Chad to Improve Learning Outcomes in Basic Education
WASHINGTON – The World Bank today approved a $150 million grant from the International Development Association (IDA)* to support the improvement of learning outcomes in basic education in Chad.
The Chad Improving Learning Outcomes Project aims to increase access to primary education while also focusing on the quality of teaching in the areas of reading, writing, and numeracy through reforms of the continuous professional development system for teachers and through capacity building for teachers, school principals, and pedagogical support staff. The project also aims to provide digital tools for effective pedagogy and expand the use of mother tongue instruction in about 1,200 schools. It will also strengthen the quality of instruction in five bilingual teacher training institutions (ENIB). In addition, the project will help build the capacity of management systems such as the education management and information system and human resources management.
“The project goes beyond previous World Bank education operations by introducing performance-based conditions (PBCs) that will be used to strengthen systems for integrating community teachers into the public sector and improve long-term management and financing of these systems,” said Rasit Pertev, World Bank Country Manager for Chad. Performance-based conditions will be used to ensure that the government assumes permanent responsibility for managing community teachers after the project closes.
The project will strengthen the recruitment and financing of primary school teachers and, more specifically, community teachers through two options: 2,000 Category 2 community teachers will be gradually integrated into the civil service, 50% of whom will be women, and another 10,800 will receive State subsidies during the five-year project period.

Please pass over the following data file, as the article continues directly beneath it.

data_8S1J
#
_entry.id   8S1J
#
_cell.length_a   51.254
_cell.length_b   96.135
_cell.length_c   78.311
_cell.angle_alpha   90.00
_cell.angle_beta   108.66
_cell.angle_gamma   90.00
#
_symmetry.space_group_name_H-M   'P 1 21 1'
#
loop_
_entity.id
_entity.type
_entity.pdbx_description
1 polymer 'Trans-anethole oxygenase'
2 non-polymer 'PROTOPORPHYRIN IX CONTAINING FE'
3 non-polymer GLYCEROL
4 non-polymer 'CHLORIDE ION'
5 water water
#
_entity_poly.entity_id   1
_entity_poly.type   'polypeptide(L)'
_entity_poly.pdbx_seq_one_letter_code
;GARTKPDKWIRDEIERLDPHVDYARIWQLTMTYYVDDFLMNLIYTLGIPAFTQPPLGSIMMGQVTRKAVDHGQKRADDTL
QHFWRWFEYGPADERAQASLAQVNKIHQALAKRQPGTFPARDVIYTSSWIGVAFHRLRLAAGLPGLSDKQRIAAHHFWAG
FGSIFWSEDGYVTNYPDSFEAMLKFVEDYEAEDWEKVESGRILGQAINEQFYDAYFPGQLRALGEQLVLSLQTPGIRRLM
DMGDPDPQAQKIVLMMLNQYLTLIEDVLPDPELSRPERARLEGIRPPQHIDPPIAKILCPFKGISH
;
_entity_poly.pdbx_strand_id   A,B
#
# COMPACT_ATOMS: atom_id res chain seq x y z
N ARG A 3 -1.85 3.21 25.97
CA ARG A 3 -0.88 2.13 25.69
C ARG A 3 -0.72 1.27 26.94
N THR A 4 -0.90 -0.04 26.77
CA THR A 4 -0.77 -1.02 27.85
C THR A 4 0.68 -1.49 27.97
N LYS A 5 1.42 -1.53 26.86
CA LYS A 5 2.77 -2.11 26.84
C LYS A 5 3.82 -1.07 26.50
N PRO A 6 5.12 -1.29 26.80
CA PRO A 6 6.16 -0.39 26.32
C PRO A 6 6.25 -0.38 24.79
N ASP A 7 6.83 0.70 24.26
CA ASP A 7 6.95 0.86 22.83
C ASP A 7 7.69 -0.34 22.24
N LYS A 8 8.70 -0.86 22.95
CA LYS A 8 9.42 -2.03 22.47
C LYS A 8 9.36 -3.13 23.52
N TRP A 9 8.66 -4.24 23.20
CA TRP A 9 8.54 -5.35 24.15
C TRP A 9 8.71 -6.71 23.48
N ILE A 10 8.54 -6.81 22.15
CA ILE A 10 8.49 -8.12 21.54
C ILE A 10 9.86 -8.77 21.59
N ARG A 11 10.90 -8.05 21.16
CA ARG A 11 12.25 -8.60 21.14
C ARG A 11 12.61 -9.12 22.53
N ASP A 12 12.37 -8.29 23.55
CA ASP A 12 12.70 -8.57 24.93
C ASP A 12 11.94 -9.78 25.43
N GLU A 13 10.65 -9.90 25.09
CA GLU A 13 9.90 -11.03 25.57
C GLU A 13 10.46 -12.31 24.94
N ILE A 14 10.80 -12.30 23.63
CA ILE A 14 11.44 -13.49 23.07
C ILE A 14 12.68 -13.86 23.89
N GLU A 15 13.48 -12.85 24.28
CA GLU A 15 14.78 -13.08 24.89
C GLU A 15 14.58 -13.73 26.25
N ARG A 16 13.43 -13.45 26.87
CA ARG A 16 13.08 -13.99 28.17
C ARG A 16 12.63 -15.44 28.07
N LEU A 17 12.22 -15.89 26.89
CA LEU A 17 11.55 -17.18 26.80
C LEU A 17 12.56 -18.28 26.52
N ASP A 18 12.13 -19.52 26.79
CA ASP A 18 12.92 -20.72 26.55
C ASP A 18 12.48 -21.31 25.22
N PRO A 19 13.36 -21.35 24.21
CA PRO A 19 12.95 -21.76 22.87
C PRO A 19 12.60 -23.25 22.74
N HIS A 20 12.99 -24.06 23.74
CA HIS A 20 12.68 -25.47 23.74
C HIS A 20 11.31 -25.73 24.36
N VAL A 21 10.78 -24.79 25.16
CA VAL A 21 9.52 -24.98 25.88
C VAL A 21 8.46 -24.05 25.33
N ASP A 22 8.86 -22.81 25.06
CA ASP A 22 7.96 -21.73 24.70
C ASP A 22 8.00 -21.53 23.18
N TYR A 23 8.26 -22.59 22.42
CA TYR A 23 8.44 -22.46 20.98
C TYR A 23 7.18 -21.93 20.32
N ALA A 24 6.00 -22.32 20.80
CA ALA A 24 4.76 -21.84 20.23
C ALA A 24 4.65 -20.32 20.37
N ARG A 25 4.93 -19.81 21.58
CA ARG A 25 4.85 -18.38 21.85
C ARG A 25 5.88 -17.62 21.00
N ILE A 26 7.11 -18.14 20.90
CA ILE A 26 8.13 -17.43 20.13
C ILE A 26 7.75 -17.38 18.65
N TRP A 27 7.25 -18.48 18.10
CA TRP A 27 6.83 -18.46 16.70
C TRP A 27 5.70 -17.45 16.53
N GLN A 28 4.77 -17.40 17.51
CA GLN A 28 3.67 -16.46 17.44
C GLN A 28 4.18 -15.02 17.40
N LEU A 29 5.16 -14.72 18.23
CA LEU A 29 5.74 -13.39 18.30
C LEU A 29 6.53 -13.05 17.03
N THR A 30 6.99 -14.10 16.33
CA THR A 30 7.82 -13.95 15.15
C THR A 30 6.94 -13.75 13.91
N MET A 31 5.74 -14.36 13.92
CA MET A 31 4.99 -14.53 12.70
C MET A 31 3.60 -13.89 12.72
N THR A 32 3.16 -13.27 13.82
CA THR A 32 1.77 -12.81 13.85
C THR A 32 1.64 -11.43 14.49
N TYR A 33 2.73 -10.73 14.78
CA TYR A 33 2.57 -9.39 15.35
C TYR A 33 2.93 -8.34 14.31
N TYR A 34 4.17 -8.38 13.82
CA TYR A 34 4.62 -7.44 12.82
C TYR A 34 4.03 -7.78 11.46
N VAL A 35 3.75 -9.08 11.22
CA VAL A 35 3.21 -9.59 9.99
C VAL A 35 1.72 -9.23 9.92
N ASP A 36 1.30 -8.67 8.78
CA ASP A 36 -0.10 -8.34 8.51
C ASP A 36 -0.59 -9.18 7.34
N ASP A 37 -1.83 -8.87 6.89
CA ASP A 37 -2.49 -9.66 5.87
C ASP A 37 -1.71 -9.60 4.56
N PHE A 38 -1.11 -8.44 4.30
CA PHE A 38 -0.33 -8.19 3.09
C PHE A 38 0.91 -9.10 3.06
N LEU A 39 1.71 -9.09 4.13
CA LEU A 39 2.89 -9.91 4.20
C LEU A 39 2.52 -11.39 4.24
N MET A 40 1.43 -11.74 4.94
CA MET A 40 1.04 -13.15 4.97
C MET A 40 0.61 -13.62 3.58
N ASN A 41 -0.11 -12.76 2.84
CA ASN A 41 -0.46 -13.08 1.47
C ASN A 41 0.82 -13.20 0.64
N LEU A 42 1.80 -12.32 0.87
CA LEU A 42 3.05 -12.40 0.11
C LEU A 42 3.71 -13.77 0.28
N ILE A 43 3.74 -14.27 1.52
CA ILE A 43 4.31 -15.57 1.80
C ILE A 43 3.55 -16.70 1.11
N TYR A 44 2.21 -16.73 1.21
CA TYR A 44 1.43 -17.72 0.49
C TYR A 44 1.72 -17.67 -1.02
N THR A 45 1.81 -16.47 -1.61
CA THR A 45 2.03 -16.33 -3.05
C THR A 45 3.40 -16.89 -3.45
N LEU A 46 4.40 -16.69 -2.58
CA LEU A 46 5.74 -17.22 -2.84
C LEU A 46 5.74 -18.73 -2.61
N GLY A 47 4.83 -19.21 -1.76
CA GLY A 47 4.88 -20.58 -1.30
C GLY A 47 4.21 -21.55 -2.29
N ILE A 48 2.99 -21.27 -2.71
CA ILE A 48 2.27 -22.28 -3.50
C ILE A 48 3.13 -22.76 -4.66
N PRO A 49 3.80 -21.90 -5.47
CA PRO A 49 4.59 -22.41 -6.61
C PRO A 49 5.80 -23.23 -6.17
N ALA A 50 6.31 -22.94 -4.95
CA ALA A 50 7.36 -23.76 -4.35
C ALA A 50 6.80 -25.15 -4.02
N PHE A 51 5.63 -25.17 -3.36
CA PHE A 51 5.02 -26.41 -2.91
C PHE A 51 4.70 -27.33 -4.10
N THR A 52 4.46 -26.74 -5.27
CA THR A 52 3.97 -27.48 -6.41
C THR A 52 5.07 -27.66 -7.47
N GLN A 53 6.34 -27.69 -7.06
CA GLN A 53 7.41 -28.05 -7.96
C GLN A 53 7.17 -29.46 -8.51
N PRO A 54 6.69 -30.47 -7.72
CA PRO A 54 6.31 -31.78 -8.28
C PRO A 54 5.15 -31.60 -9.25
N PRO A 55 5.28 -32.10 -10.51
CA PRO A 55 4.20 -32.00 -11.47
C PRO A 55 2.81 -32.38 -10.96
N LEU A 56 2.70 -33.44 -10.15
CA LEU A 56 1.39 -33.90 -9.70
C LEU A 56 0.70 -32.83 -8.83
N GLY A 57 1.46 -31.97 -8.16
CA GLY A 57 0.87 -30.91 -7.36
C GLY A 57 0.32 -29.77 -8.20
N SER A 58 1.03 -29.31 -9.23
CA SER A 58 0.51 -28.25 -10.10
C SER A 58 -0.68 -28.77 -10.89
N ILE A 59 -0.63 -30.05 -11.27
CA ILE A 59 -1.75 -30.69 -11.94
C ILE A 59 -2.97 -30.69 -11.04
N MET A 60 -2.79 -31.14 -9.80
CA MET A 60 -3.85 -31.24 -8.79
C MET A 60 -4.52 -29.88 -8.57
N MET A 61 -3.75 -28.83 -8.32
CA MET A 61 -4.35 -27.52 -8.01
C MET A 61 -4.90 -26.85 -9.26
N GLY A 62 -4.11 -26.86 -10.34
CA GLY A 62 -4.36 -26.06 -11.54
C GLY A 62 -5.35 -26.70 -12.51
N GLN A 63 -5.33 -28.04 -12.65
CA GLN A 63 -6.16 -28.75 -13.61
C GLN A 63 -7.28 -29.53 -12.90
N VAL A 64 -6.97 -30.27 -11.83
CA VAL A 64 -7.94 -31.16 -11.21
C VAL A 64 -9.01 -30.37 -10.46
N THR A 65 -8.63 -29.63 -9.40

In terms of equitable access, the project will support public and community schools in three areas: the provision of basic school infrastructure to communities that lack these facilities; the expansion of spaces in existing schools to help alleviate overcrowding in classrooms; and remedial classes for out-of-school children, as well as for children who are falling behind and at risk of dropping out of school.
Approximately 2.8 million students enrolled in public and community primary schools will benefit from the strengthened capacity of 31,500 teachers, principals, and pedagogical support staff, and some 3.2 million students will benefit from increased equitable access to quality learning environments and expanded covered spaces to be used to accommodate children from overcrowded classrooms.
*Established in 1960, the World Bank’s International Development Association (IDA) helps the world’s poorest countries by providing grants and low- or zero-interest loans for programs that boost economic growth, reduce poverty, and improve living conditions. IDA is one of the largest sources of assistance for the 1.5 billion people who live in the world’s 75 poorest countries, 39 of which are in Africa. Annual IDA commitments have averaged about $18 billion over the past three years, with about 54% going to Africa.